Growing demand for IT expertise is flooding the hiring market with job openings for tech professionals. The number of jobs in computer and information technology occupations is expected to grow by 667,6001 in the next decade.
A survey carried out in 2021 focused on 115 STEM employers2 found digital transformation high on the priority list for most companies, with 39% saying it would be a key business focus in the coming months. A further 22% plan to introduce more automation into their operations. As a result, increased specialization and skills would be required from tech candidates, but 63% expected availability of qualified candidates to present a challenge. Another 22% of companies did not anticipate sufficient budget to meet candidates’ salary demands.
The number of jobs for security analysts will grow by 31%
Opportunities for software developers will increase by 21.5%
Of 115 employers surveyed, more than a quarter sought to fill positions in software development, while 13% were looking for systems architects:
- 28%: Software development
- 23%: IT management
- 18%: Web development
- 15%: Systems administration
- 15%: Technical support
- 13%: Systems architecture
- 11%: Security and networking
- 10%: Business intelligence
- 8%: Data management
Certain job types will see opportunities increase much faster than the average.3 Those in the mathematical sciences, such as data scientists and statisticians, will see the biggest rise in opportunities between 2020 and 2030 (33%). Opportunities for security analysts are expected to grow by 31%, while those for software developers and in quality assurance will rise by 21.5%. The number of jobs for systems administrators will grow by 4.3% and those for network architects will rise from just over 160,000 to just over 168,000.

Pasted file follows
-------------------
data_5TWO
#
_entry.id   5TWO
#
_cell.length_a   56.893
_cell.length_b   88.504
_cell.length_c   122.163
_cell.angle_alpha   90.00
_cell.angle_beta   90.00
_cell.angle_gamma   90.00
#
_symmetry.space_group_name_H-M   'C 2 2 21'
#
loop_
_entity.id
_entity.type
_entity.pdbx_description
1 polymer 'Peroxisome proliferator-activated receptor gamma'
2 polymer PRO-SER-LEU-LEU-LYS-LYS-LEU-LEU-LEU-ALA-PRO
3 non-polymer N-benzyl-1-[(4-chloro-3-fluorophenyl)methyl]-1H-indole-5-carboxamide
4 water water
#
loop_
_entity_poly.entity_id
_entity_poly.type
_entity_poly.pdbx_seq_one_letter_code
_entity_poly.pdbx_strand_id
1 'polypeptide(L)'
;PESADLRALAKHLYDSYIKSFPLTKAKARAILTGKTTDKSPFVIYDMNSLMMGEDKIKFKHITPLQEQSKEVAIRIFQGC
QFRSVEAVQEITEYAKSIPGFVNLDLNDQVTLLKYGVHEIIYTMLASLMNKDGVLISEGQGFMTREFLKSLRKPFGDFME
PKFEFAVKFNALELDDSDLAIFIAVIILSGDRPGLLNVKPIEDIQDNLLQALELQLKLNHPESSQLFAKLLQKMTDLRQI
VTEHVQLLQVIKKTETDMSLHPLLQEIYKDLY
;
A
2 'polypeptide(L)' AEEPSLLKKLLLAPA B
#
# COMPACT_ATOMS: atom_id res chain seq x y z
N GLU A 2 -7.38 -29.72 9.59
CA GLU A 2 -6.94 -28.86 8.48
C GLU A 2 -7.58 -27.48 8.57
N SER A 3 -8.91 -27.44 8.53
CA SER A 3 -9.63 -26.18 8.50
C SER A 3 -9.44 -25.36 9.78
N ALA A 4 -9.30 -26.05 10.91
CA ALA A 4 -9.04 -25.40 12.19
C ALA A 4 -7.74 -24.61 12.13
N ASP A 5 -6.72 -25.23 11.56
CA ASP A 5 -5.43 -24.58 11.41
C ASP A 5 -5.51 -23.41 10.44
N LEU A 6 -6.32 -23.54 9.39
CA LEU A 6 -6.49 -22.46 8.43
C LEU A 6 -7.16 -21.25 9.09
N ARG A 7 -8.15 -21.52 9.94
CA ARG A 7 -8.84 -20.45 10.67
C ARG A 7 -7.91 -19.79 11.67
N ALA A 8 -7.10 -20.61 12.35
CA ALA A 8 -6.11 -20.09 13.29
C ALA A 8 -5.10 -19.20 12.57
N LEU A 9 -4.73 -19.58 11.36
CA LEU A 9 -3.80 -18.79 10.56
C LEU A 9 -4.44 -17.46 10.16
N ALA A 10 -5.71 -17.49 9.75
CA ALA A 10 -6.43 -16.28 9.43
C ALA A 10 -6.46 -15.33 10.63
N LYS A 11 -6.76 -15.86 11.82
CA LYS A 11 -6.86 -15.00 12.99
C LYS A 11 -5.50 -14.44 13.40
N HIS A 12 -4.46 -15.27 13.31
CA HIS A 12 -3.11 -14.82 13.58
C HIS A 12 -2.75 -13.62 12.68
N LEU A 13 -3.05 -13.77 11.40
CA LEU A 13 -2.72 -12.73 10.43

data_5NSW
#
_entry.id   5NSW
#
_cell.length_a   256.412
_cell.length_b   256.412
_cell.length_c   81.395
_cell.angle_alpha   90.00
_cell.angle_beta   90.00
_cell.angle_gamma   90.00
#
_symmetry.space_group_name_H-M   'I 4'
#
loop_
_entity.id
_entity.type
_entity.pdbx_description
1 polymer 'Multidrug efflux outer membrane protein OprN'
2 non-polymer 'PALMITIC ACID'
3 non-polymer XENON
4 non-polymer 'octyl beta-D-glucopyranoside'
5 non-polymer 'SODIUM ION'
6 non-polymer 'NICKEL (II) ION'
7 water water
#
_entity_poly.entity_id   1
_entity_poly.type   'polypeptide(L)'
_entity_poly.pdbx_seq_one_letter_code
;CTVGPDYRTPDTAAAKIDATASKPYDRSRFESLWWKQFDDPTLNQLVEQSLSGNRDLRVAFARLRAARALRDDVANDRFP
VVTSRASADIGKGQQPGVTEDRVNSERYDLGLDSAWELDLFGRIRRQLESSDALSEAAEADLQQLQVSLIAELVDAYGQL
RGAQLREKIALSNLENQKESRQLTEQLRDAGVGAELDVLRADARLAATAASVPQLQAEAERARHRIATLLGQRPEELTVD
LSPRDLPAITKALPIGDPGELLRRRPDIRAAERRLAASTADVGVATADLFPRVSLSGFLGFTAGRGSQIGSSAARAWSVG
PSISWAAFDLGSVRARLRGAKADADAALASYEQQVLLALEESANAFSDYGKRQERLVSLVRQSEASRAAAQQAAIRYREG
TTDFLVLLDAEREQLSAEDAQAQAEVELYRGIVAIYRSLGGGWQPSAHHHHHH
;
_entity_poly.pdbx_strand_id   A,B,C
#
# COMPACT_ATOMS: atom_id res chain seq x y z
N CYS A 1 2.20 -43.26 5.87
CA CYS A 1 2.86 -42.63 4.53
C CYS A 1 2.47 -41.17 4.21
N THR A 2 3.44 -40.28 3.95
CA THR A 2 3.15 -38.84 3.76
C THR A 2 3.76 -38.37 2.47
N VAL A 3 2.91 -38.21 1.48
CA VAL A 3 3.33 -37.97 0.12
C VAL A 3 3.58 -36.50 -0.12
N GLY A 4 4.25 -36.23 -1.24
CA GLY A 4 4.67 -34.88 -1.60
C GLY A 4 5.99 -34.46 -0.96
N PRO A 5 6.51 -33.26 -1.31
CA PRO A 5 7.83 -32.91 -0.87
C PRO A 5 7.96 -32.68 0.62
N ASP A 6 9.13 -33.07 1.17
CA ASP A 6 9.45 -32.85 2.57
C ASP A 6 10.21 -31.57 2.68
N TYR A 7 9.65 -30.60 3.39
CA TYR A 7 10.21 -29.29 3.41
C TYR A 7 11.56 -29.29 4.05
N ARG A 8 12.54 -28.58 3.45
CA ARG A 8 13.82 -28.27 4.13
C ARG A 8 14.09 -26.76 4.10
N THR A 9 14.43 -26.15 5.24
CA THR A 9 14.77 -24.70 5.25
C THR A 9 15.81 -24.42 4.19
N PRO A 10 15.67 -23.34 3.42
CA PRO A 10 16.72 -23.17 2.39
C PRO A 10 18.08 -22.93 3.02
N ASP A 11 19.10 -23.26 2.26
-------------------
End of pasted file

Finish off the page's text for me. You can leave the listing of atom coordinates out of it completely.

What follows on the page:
The United Nations ranks the U.S. and China as world leaders in the global digital economy, accounting for 50% of spending on IoT and 75% of the world market for cloud computing.4 To remain in this pre-eminent position, the U.S. desperately needs tech talent. Yet while we are a leader in terms of demand for IT expertise the U.S. is not teaching STEM skills in the same way that other countries do to grow our own supply of talent.
The Global Skills Index5 report published by Coursera, the world’s largest platform for higher education, just before the pandemic found that the U.S. had a mediocre performance in terms of tech skills. In fact, the top country was Argentina, followed by the Czech Republic, Austria, Spain and Poland. And even within the U.S., expertise is not distributed evenly, with the South in particular, lacking in key expertise.
The U.S. teaches relatively basic tech skills compared to the rest of the world and more advanced skills must be self-taught or employer sponsored. Wherever they come from, candidates who have invested in their personal career development to equip themselves with up-to-date technologies and training will be in an increasingly strong position to be able to dictate the terms of their employment.
To help entice candidates, 57% of employers observed a shift to more remote or hybrid working models in their organizations in the previous 12 months. A further 25% said they had introduced a mix of these depending on the requirements of specific roles. This trend is expected to continue, with 39% planning to introduce more remote or hybrid working in the next 12 months.
What is the outlook of the tech talent market for companies in need of top tech talent?
The landscape of the hiring market changes with such rapidity that only a few authoritative sources can accurately opine on the state of things and things to come.
Our new white paper, The Rise of the Tech Talent Shortage, is an exploration of the state of the current market, and informed predictions for the future.
- IT professionals' expectations have risen rapidly since the Covid-19 pandemic exacerbated the supply shortage.
- Employers will need the support of specialist recruitment firms to access the most qualified talent.
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